• Corticosteroids: Another medicine which reduces inflammation, a short course of this oral medication can be useful in alleviating some of the underlying symptoms of trapped nerves.

3. Physiotherapy

Physiotherapy using prescribed exercises can lead to a reduction in pain and firming up of the underlying muscles that support the neck.  It is also important in recovery, and we will discuss this further later on.

4. Foam Neck Collar

You will probably be familiar with this treatment as it is very visible and often used to treat whiplash injuries for those involved in car accidents.

Here, a padded foam material is wrapped around the neck and secured with Velcro.  This device allows the muscles in your neck to rest, reducing the burden of the head on the underlying vertebrae.  The result can decrease any pinching or trapping of nerves in the cervical spine.

Such collars should only be worn for short periods to prevent any long term effects on the muscles in your neck, so please follow the guidance of your doctor. 

5. Steroid Injections

Steroids are an effective treatment for trapped nerves.  When injected around the area concerned, the steroid can reduce inflammation.  The goal here is to minimise the swelling for long enough so that the nerve can recover, providing long term relief.

6. Surgical Treatment

Having worked through several other options, or if your case is adequately severe, surgical intervention may be recommended.  Depending on the severity of your situation and any underlying health conditions, there are a variety of surgical procedures available to you.  Your case will be thoroughly assessed by your doctor and a recommendation made as to most appropriate treatment.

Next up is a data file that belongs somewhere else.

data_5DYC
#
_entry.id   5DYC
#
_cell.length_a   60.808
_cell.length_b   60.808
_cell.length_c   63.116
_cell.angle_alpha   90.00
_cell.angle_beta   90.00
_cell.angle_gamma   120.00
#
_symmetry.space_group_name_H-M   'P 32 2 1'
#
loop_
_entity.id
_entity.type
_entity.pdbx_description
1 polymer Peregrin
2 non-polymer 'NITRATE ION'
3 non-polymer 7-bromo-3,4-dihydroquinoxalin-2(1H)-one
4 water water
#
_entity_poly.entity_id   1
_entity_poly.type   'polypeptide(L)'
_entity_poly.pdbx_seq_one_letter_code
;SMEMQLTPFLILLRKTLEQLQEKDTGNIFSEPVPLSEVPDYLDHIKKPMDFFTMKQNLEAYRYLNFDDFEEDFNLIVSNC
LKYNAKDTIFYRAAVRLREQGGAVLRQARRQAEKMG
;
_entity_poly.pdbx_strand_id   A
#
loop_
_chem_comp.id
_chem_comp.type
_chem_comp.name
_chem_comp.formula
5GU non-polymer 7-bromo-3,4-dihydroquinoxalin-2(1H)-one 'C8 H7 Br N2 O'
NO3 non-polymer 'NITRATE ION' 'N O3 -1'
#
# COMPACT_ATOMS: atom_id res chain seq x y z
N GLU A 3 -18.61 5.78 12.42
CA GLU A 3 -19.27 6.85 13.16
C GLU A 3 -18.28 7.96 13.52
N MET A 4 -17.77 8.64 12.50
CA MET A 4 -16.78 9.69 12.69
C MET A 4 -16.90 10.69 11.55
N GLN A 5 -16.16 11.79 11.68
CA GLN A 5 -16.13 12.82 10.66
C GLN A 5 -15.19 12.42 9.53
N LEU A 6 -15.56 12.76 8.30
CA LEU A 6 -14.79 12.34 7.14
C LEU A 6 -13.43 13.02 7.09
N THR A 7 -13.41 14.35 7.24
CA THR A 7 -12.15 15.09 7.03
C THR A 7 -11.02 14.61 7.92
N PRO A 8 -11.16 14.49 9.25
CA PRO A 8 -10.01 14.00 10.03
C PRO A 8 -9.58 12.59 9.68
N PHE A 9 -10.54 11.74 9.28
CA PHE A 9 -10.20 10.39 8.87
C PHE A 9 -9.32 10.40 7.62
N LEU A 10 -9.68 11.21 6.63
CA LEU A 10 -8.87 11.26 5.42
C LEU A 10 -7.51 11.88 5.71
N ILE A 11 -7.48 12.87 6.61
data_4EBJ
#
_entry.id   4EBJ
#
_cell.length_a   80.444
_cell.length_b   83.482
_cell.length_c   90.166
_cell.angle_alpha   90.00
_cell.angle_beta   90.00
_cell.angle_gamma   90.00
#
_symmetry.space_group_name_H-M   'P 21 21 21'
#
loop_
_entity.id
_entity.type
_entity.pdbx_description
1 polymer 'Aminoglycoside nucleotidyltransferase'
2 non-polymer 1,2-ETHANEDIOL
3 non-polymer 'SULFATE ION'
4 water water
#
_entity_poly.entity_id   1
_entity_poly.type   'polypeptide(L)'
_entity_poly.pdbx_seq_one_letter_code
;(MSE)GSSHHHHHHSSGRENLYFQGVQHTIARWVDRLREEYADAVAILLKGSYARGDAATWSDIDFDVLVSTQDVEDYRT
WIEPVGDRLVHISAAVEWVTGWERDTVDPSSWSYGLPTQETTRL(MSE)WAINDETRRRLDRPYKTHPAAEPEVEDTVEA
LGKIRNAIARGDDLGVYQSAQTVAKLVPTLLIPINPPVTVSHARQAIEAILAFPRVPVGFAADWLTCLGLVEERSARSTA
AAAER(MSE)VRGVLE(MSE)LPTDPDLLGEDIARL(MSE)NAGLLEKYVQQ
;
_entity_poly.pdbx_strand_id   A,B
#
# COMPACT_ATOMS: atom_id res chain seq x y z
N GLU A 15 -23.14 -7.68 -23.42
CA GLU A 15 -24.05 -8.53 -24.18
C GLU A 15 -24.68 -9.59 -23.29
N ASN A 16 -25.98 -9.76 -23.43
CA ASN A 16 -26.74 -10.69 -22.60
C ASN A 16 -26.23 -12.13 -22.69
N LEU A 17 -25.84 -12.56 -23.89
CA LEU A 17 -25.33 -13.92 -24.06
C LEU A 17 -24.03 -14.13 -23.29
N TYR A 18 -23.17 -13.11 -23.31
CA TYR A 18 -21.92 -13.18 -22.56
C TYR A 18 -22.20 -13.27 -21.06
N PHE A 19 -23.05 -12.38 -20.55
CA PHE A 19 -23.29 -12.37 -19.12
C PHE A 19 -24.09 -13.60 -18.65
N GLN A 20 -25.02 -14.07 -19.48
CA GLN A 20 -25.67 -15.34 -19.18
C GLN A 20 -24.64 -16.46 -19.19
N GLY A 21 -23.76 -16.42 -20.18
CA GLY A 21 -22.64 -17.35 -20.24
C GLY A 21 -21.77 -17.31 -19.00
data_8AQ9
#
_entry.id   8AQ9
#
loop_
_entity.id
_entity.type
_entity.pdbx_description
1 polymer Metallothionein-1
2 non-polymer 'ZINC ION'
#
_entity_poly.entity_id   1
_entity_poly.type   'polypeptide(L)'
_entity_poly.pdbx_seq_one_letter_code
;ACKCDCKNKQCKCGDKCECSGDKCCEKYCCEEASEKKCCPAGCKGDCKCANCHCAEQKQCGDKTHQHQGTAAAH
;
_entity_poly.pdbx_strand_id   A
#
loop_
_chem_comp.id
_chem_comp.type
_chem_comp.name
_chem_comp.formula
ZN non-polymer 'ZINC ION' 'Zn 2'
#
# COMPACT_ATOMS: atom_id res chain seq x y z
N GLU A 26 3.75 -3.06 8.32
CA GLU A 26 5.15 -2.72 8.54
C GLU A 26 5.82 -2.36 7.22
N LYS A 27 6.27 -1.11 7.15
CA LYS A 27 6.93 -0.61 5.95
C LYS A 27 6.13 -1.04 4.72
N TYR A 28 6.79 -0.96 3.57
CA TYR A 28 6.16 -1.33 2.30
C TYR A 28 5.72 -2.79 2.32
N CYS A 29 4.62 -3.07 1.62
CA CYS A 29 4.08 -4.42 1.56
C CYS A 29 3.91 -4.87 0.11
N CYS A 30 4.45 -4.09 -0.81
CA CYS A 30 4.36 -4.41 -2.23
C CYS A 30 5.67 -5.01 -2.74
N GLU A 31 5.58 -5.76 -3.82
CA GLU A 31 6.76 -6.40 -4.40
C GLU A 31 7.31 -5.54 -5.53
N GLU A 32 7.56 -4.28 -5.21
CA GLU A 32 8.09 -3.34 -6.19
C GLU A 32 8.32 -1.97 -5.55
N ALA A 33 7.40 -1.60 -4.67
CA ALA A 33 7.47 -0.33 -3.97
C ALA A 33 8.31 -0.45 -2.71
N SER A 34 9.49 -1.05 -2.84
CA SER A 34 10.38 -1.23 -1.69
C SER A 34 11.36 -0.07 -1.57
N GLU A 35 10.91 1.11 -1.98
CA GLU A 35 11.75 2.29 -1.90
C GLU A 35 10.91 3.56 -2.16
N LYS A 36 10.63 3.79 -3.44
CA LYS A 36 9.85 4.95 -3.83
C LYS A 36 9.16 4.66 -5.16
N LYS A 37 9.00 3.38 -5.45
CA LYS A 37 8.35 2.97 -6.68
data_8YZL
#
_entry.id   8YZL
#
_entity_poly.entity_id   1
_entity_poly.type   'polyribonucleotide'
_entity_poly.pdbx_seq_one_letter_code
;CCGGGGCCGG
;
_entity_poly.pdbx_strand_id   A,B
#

When to See Your Doctor

There are serious symptoms that you should see a doctor immediately.

  • Severe pain due to injuries such as fractures or dislocations
  • Pain cannot be relieved after simple treatment at home
  • Pain lasts for a long time or even severe at night
  • Severe swelling or redness appear around the pain area
  • Unexplained pain or you wonder it is the symptoms of a heart attack

Surgical Risks

As with any form of surgery, there are associated risks you should be aware of before undergoing treatment.  Thankfully, the chance of any serious complications is low. Still, you should always go into surgery with an understanding of the potential risks.

Potential risks include:

  • Further nerve injury
  • Excessive bleeding
  • Infections
  • Further injury to the spinal column
  • Adverse reaction to anaesthetics
  • Nerve sac damage
  • Life-threatening complications with the heart or lungs
  • Strokes

Recovery Time

Post-surgery, you will usually stay in the hospital for a day or two.  However, this varies depending on the extent of the surgery you have undergone.  In usual cases, eating and walking is possible the day after surgery. Still, it’s normal to feel some discomfort swallowing for a few weeks after surgery.

To help the healing process, you may need to wear a foam collar to alleviate some of the pressure on your neck vertebrae.  If you have undergone spinal fusion, your body may take up to a year to fully recover while the bones solidify.

You may need certain restrictions to prevent further complications, such as avoiding any strenuous activities like lifting heavy objects or intense workouts.  Light exercise, such as walking, is excellent and is essential to rebuild your muscle strength.

Post Surgical Physiotherapy

After sufficient healing time, you will usually need to perform a daily strength-building routine. It’s essential to stick to this to speed up recovery time.  Physiotherapy will typically include some basic movements you can do at home, with the guidance of a professional.

When Can You Return To Work?

If you suffer from shoulder pain radiating down your arm, you can return to light duties (including desk-bound jobs) a few days or weeks after surgery, depending on the severity.  Usually, patients can resume their full, daily routine after a few months.  This should always be done on the advice of your doctor to avoid any complications.

All being well, an overwhelming majority of patients experience a full and favourable outcome after surgery.  With pain and other symptoms subsiding, most patients can lead a complete and full life.

Leave a Reply

Your email address will not be published. Required fields are marked *

Scroll Up